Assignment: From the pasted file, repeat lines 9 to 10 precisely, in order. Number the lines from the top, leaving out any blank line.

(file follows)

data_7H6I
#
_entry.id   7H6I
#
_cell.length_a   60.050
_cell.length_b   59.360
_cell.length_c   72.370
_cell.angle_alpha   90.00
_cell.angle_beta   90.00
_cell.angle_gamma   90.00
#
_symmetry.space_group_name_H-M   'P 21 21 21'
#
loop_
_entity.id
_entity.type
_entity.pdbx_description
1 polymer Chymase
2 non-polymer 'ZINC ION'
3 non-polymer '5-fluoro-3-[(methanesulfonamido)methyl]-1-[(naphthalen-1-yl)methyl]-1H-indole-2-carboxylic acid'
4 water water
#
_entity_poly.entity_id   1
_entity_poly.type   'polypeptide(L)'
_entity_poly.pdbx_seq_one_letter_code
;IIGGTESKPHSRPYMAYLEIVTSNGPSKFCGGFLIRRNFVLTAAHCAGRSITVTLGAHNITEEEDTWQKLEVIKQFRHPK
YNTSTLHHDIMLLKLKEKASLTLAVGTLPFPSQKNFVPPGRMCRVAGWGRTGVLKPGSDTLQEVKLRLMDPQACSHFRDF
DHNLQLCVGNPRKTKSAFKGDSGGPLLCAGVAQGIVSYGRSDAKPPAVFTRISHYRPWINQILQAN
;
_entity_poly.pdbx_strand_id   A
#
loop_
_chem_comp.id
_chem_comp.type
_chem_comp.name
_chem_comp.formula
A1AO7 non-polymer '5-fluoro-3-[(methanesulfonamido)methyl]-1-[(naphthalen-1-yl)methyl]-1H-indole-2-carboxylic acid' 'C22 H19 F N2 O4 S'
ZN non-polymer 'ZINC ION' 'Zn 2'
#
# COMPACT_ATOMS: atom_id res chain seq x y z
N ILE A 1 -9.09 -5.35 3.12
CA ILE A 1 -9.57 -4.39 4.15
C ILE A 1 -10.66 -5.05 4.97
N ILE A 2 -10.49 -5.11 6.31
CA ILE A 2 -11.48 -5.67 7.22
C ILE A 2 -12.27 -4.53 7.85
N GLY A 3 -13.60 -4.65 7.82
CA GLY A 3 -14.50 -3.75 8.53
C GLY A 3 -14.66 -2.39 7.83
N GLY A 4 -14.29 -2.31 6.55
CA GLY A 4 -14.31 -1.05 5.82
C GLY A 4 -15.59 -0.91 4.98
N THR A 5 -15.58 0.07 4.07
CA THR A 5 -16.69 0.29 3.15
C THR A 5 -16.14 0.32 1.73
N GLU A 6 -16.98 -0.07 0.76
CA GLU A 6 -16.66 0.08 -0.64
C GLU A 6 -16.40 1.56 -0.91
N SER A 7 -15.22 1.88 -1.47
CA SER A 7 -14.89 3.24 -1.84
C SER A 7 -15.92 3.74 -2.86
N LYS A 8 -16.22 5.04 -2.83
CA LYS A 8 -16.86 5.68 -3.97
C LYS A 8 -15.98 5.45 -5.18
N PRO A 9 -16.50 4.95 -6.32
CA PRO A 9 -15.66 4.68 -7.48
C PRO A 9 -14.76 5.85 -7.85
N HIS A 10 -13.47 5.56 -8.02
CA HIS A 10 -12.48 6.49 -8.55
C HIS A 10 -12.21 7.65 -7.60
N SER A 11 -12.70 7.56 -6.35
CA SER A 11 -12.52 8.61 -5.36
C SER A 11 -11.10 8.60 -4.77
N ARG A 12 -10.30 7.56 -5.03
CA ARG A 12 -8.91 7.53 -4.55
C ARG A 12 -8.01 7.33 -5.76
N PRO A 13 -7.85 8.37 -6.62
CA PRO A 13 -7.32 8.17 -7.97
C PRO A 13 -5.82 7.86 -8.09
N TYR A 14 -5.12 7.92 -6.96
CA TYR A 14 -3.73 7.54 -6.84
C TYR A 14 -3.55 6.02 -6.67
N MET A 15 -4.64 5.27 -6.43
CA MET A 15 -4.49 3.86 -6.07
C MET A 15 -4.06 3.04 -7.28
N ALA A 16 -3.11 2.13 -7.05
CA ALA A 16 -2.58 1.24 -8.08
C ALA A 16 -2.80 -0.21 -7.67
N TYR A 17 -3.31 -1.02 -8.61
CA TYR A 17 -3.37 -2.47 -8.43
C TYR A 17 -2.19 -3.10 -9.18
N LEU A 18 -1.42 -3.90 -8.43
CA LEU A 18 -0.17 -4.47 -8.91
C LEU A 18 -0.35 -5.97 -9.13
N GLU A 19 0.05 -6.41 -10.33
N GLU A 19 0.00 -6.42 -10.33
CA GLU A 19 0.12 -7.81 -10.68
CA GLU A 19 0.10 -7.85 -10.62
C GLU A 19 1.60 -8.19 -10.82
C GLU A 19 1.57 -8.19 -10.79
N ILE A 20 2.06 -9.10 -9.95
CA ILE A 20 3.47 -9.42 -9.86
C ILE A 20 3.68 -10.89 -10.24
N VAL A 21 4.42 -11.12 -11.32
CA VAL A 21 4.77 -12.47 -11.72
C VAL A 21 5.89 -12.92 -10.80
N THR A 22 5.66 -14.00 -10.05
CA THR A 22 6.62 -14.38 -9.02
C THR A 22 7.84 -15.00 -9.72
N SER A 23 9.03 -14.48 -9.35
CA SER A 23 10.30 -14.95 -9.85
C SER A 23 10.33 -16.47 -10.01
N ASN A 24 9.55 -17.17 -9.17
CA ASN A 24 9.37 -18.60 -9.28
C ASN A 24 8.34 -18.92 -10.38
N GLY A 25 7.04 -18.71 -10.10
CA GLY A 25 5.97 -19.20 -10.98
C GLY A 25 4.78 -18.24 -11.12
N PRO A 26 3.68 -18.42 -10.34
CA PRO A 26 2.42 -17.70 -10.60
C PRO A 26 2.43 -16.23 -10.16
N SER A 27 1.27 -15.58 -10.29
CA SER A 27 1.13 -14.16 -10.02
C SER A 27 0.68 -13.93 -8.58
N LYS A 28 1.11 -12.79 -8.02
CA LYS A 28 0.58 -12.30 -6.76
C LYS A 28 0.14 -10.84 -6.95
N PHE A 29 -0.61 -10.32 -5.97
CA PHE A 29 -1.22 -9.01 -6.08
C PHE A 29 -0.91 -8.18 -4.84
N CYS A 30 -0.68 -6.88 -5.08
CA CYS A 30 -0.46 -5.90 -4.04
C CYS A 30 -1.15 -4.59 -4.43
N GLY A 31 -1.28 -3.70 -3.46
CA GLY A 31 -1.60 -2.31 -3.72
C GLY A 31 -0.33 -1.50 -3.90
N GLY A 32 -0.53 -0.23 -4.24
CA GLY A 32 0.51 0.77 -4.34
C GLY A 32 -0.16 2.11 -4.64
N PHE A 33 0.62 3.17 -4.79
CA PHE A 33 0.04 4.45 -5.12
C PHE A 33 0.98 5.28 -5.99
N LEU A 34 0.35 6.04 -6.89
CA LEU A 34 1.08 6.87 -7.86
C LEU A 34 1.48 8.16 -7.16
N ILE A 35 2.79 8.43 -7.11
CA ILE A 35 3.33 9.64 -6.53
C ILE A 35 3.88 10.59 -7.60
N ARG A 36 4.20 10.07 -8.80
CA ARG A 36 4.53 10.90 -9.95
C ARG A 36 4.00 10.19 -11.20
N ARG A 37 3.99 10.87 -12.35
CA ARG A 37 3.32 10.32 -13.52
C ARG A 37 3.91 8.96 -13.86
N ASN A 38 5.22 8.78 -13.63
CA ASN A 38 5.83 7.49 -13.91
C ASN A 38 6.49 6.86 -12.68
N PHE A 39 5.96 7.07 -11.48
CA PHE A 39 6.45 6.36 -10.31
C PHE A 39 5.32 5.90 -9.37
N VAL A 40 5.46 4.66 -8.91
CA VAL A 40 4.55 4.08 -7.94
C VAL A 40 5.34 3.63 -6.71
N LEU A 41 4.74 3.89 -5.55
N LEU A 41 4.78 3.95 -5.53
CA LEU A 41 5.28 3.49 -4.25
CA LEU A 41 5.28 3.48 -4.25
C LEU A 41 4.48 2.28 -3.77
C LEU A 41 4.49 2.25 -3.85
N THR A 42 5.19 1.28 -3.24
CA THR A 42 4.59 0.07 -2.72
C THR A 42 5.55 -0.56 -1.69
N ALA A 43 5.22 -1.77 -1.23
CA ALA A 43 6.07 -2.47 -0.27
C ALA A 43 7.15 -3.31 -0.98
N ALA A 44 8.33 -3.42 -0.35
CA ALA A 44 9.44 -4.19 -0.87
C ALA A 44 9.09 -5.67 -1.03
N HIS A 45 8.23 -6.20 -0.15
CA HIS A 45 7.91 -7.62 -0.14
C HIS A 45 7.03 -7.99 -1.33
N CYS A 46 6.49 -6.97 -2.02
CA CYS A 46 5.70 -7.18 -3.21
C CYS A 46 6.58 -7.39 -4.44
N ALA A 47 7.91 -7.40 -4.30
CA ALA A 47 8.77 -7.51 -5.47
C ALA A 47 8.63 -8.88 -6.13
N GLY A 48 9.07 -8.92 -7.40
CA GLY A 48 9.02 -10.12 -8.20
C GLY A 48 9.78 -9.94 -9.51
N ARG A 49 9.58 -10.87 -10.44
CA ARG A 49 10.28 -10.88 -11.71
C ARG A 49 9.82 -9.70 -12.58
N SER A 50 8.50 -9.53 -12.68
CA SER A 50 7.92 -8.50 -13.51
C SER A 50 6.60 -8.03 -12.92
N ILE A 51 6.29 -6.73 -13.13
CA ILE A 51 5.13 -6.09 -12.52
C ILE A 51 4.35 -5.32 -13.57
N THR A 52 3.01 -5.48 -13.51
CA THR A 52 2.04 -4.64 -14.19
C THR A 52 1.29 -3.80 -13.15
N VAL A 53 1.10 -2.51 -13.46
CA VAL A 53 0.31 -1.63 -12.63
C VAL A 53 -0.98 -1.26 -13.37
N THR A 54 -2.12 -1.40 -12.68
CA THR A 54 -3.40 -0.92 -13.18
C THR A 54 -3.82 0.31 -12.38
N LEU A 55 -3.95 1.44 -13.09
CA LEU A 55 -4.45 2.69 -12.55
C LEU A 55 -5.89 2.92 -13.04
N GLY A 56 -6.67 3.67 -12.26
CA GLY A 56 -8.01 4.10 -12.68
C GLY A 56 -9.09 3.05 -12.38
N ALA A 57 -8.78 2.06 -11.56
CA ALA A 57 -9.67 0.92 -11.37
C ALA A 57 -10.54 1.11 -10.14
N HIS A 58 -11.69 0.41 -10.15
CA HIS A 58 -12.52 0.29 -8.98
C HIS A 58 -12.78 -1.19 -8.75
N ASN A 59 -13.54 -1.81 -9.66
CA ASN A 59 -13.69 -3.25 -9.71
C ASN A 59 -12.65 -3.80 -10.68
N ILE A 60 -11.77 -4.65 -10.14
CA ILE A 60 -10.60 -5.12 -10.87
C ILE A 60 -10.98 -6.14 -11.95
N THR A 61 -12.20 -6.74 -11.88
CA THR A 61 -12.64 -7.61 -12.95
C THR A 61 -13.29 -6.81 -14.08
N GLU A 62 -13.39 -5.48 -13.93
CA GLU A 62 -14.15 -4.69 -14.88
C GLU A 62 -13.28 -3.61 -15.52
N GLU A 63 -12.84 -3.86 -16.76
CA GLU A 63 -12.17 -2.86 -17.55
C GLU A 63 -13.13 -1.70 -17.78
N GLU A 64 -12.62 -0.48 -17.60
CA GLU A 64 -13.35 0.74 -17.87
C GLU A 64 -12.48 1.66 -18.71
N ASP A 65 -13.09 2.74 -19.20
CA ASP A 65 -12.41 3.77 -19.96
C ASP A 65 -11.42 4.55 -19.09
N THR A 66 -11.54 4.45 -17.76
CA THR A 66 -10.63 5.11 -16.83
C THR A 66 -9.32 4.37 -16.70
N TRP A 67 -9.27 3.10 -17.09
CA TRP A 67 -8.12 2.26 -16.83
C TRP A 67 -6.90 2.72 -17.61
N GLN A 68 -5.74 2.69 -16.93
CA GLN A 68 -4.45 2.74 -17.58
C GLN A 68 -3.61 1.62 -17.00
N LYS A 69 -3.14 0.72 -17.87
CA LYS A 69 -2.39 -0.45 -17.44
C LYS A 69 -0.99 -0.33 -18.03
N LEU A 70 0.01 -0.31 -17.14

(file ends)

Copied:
_cell.angle_beta   90.00
_cell.angle_gamma   90.00